Dual warhead upgrade: Russian Kh-101 missile packs double punch

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Reports inform us that Russia is upgrading its air-launched cruise missile, the Kh-101, by adding a second warhead. This adjustment effectively doubles its potential threat level. The news of this modification came following the interception of a variant of the Kh-101 missile by the Ukrainian air defense forces on March 29.  

Photo credit: Telegram

Details from the @war_home Telegram channel revealed that the intercepted missile was equipped with an additional warhead, effectively doubling its total payload. An examination of the missile’s debris indicated an increased explosive payload mass from 400 to 800 kilograms, signifying its augmented destructive potential.  

According to Ukrainian sources, this enhancement was achieved by reducing the size of the fuel tank. Even though this change reduced the missile’s range from 5,500 to approximately 2,250 kilometers, it created space for the extra warhead, without compromising the missile’s operational effectiveness. 

Photo credit: Reddit

Russia has warned against this concept

First mentioned in January 2024 by Sergei Shoigu, head of the Russian Ministry of Defense, during his visit to “Raduga,” the missile design bureau, the dual warhead concept has finally become a reality. As expected, these upgrades instigated a wave of concern about the potential impact of ongoing conflicts. The Telegram channel “Polkovnyk HSH” provides some context, sharing photographs of the additional warheads and highlighting this breakthrough after analyzing a grounded Kh-101 missile from the recent March 29 attack. 

Alarmingly, the added warhead consists of pre-made damaging components of a cubic shape. These are typically found in anti-aircraft missiles, but now they pose an intensified threat to ground targets as well. Though the missile’s range is decreased due to the reduced fuel tank size, the tactical effectiveness of the Kh-101 in the Russia-Ukraine conflict remains largely unimpaired. Despite the cut in the distance, potential targets in western Ukraine continue to be within the missile’s reach, thanks to its significant maneuvering capability.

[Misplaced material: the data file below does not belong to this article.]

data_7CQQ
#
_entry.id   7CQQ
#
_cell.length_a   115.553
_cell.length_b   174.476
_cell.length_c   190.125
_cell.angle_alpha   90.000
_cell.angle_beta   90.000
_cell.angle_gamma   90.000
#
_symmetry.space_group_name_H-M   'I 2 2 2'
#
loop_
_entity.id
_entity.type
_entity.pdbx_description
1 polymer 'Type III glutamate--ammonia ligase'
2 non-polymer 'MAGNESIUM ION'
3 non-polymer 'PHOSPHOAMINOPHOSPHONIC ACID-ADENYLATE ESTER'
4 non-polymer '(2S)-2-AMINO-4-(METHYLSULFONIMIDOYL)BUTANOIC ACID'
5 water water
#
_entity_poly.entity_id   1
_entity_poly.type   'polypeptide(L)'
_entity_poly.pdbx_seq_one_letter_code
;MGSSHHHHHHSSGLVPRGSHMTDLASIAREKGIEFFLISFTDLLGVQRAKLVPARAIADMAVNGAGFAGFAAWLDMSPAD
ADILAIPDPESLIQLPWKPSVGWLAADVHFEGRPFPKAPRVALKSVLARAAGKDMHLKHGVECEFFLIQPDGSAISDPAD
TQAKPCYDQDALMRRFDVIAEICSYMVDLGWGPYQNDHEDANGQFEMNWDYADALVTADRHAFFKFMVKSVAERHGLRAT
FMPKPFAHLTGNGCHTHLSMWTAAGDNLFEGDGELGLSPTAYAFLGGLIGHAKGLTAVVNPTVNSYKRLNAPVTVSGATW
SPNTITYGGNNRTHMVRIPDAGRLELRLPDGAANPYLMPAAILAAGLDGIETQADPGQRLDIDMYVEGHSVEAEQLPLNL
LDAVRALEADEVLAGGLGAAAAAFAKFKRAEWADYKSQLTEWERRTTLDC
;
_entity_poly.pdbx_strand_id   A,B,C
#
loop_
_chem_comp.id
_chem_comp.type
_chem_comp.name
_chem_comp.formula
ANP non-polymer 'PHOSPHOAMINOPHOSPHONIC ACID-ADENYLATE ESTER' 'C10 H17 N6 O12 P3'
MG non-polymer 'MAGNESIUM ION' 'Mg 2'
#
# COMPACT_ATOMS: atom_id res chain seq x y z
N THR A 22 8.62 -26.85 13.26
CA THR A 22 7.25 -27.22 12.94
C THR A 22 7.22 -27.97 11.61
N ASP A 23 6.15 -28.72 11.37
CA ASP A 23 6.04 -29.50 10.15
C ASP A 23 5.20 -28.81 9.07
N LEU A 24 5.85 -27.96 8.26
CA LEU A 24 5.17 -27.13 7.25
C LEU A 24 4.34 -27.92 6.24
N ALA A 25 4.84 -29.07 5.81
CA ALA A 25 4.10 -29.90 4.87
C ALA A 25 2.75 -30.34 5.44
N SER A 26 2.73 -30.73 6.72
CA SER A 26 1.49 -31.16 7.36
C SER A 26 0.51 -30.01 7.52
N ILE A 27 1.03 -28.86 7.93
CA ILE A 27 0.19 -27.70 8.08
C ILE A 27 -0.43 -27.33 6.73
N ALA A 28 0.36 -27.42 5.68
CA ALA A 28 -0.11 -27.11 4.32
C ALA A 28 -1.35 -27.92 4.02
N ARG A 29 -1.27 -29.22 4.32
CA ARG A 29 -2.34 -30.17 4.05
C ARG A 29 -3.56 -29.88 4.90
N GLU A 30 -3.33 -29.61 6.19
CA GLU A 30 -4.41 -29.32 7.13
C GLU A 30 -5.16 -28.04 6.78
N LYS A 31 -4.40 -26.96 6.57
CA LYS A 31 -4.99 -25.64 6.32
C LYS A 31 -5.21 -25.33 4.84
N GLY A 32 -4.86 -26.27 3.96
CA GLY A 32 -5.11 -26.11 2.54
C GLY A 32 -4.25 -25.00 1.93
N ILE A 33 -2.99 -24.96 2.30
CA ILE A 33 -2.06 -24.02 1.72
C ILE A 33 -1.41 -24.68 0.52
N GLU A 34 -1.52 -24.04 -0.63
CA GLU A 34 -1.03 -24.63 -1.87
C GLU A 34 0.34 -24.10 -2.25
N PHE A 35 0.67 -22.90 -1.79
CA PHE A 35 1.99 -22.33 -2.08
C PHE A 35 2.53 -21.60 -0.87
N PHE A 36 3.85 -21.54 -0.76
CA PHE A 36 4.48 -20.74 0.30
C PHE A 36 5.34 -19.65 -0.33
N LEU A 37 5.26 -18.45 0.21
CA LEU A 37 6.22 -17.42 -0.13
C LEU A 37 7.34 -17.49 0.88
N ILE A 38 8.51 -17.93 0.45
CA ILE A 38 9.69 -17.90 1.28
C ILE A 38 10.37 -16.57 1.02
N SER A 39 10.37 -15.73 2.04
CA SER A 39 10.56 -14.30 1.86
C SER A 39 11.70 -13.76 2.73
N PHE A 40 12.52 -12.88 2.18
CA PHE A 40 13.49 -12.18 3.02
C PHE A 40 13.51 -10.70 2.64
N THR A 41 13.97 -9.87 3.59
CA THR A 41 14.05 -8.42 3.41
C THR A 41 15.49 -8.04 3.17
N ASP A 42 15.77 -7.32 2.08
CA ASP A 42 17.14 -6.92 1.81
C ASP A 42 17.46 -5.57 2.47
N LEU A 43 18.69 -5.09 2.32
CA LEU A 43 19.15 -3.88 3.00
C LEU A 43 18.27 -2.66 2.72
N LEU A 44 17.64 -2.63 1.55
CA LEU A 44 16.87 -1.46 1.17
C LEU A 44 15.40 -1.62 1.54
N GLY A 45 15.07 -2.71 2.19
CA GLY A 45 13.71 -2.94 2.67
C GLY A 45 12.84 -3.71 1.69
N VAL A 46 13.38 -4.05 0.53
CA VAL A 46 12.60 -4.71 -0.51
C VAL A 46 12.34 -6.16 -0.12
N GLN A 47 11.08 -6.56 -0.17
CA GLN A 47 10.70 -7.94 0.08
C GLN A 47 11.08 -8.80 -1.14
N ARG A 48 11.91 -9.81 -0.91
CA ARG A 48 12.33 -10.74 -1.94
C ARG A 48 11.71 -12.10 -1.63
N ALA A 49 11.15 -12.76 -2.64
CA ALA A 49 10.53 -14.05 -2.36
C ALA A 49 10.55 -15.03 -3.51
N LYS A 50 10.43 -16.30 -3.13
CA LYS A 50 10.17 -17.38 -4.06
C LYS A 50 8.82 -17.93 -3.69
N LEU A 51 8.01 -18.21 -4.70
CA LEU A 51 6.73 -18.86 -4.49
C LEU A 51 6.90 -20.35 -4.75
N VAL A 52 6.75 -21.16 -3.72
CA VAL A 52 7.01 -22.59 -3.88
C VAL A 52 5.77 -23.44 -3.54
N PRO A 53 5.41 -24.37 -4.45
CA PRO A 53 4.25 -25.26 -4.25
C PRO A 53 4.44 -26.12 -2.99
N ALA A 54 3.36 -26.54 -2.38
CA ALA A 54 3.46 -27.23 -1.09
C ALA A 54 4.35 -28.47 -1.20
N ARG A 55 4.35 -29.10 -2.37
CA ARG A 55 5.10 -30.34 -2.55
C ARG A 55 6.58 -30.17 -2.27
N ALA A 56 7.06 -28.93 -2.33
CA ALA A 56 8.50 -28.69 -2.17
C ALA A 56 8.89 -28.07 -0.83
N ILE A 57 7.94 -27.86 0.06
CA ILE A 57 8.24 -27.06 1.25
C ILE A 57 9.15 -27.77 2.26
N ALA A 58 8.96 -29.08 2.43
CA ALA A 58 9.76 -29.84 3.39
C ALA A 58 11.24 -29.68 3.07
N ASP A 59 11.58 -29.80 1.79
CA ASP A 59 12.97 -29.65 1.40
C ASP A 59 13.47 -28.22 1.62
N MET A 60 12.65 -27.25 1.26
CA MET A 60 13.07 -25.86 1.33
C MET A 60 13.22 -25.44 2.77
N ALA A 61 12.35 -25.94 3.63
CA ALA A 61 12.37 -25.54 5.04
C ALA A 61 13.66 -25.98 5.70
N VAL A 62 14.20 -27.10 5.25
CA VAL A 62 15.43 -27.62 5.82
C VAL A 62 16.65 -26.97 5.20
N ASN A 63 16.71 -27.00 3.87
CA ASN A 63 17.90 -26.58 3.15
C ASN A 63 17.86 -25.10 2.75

Photo credit: Twitter

In the mid-2010s, Russian sources discussed the idea of the Kh-101 housing dual warheads, hinting at the feasibility of splitting the 400 kg warhead into two separate sections. That said, the specifics of the release mechanism in the refurbished version remain undisclosed.

Russian Kh-101 Cruise Missile

The recent introduction of dual warheads in the Kh-101 attests to Russia’s relentless adaptation of its arsenal to meet the demands of modern combat. This discovery comes after an incident in December 2023 when a Russian Kh-101 air-launched cruise missile was observed deploying decoy flares during its flight. 

Photo: Missile Threat

At the time, experts speculated that the flares were programmed to launch at specific coordinates, likely in the closing stages near the target or where potential threats existed along the missile’s trajectory. Notable enhancements in the Kh-101’s guidance system have also been observed, with notable improvements to its optical and electronic systems. 

The updated Kh-101 now features three static lenses. This advancement enhances its accuracy compared to the previous model, which contained only one lens on a rotating platform with limited tilt angles. The Kh-101 and its nuclear-equipped counterpart, the Kh-102, represent a significant overhaul of the Kh-55/Kh-555 lineage, featuring stealth capabilities and other upgrades.

Used for the first time in 2015

Video screenshot

Designed to carry a 20-kiloton thermonuclear warhead, the Kh-102 variant serves as the primary air-launched, nuclear-armed cruise missile for the Russian Aerospace Force [VKS]. Although it bears an external resemblance to the US AGM-158 JASSM air-launched cruise missile, the Kh-101 boasts a superior range. 

Strategic bombers, like the upgraded Tu-160M and Tu-95MSM, are outfitted to transport the Kh-101, offering a variety of warhead choices including high explosive, penetration high explosive, and submunitions. The Kh-101 features a dual-circuit turbojet engine, incorporating the R95TM-300 models. Upon activation, the engine extends from the body and the tail unfolds, allowing for in-flight trajectory adjustments for the missile. 

Russia claims that Kh-101 missiles can theoretically hit moving targets with a remarkable accuracy up to 10 meters, and asserts standard circular probable deviation of 7 meters at ranges up to 5,500 kilometers. Manufactured by the Raduga Design Bureau, Russia affirms that the Kh-101 comprises Russian components. 

Photo by Sergei Fedichev

The Kh-101 was first used operationally in November 2015 during Russia’s support of Bashar al-Assad’s regime in the Syrian civil war. While many of the initial missile strikes successfully hit their targets, one missile reportedly fell on Iranian territory near the city of Shush, located 750 kilometers from the Syrian border.

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